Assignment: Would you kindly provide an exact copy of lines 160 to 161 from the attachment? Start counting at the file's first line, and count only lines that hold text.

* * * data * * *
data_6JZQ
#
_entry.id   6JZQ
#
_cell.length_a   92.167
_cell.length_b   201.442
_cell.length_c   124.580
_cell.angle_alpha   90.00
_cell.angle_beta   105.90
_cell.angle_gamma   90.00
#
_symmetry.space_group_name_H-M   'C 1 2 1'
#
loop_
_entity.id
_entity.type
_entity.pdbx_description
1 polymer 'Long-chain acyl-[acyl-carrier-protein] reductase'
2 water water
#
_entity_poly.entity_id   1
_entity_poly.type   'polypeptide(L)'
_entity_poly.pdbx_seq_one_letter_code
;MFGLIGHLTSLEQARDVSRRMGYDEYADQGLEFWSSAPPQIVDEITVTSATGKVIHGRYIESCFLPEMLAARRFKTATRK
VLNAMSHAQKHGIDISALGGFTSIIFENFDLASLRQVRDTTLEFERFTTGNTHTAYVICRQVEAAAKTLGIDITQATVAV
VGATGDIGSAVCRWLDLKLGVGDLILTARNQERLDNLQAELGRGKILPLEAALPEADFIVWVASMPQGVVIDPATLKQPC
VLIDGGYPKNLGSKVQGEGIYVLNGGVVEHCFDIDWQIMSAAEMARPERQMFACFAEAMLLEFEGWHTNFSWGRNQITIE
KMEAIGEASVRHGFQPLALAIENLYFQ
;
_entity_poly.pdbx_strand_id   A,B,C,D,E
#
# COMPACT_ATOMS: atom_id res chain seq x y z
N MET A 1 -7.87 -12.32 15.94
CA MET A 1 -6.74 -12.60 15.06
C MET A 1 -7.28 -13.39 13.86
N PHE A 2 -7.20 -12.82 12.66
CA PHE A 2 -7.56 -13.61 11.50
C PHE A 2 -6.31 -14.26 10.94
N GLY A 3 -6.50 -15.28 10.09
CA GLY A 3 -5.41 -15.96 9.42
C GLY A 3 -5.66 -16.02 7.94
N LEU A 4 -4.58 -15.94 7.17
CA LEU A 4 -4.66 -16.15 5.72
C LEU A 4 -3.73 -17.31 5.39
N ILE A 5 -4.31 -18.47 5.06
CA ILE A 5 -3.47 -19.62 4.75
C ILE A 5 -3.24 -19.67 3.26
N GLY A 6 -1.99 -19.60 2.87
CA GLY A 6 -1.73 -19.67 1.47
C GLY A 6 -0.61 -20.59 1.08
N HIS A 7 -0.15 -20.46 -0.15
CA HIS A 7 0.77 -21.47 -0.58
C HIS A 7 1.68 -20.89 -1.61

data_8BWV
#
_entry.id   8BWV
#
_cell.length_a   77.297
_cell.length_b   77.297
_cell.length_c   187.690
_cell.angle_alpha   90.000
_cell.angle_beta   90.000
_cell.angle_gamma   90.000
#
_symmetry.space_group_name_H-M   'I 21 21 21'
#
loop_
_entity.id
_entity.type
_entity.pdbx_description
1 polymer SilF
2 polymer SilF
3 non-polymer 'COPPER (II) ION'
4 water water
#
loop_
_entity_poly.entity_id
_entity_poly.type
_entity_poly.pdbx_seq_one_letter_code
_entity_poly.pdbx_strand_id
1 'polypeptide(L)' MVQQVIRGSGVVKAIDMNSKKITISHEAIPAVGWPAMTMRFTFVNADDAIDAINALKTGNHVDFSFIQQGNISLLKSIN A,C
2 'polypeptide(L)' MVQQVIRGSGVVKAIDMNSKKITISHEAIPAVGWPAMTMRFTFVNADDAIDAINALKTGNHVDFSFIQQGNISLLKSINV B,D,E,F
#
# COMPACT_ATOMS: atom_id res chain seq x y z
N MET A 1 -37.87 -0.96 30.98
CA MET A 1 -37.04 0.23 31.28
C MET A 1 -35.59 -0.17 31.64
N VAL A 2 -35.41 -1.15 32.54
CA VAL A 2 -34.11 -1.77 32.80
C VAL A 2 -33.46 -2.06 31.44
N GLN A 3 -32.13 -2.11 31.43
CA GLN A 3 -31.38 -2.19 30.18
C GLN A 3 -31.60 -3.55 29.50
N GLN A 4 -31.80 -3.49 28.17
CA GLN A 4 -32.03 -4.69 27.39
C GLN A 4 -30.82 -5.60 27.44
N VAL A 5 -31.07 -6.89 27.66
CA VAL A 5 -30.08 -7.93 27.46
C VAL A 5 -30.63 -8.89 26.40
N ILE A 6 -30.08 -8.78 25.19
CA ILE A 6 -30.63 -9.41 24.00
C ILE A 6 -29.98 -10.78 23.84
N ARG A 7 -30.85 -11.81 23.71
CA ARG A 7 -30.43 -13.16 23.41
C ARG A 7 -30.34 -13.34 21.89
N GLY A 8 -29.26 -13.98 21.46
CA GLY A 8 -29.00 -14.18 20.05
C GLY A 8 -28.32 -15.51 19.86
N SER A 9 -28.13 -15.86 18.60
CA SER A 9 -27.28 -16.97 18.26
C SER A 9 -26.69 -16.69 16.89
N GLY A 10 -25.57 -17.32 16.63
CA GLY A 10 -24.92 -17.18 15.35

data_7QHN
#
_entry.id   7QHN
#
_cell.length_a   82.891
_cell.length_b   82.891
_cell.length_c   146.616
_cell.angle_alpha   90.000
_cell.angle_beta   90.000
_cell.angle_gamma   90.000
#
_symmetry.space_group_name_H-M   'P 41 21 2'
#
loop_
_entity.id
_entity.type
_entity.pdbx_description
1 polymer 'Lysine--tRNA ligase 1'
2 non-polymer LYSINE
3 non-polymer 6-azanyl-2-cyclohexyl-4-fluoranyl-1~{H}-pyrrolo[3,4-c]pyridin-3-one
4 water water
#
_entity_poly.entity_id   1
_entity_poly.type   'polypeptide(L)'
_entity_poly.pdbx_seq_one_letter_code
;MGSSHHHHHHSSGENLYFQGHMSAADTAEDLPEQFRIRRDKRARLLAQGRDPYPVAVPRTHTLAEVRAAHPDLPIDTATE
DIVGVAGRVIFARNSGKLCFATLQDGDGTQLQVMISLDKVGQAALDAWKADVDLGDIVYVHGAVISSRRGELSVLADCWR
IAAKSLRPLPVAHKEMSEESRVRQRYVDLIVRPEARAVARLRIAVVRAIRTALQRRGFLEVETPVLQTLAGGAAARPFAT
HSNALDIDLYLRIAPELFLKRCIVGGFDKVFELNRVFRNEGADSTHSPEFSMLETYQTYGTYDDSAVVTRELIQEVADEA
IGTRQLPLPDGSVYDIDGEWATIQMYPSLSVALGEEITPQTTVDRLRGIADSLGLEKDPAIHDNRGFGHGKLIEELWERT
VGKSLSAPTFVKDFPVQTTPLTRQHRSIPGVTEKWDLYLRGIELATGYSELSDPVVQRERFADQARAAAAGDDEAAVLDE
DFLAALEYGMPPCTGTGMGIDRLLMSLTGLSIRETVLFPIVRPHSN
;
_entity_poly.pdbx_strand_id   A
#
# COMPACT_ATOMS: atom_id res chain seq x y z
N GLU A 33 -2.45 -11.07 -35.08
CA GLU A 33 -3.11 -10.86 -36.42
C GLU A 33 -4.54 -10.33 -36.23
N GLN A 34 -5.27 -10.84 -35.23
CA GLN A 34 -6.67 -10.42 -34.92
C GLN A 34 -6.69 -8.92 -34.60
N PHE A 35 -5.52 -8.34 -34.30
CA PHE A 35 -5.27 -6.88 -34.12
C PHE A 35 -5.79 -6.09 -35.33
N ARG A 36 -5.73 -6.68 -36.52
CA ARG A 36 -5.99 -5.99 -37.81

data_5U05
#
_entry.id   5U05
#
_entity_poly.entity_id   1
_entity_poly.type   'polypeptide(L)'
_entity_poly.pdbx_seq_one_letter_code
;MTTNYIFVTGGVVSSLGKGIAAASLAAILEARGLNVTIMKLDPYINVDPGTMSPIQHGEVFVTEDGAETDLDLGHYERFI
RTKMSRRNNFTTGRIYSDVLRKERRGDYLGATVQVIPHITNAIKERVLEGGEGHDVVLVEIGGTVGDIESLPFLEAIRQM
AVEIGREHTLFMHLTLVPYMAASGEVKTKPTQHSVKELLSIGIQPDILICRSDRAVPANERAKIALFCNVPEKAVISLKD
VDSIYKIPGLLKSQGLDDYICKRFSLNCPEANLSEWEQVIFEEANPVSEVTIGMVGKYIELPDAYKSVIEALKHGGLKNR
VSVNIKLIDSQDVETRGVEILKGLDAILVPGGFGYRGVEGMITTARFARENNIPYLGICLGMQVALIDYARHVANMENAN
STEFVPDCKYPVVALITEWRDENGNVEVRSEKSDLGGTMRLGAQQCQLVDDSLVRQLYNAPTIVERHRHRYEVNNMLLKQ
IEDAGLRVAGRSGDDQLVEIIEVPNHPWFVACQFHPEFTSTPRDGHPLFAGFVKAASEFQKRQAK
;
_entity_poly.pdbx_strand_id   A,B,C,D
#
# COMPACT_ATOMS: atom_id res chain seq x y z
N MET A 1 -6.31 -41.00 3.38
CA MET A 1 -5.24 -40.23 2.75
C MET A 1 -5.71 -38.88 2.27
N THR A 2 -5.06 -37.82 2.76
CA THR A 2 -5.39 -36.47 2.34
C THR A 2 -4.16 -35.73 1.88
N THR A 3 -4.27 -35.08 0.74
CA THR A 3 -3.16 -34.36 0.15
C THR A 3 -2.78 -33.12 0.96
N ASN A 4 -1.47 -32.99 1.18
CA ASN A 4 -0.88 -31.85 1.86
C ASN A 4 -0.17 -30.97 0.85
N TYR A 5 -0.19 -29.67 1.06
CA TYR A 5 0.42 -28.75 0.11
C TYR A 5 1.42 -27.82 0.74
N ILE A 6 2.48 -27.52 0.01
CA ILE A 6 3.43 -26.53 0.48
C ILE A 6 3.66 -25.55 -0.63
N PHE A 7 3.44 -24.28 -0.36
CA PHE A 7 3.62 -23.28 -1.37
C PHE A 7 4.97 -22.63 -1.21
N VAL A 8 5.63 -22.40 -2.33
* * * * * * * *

CA ARG A 36 -5.99 -5.99 -37.81

data_5U05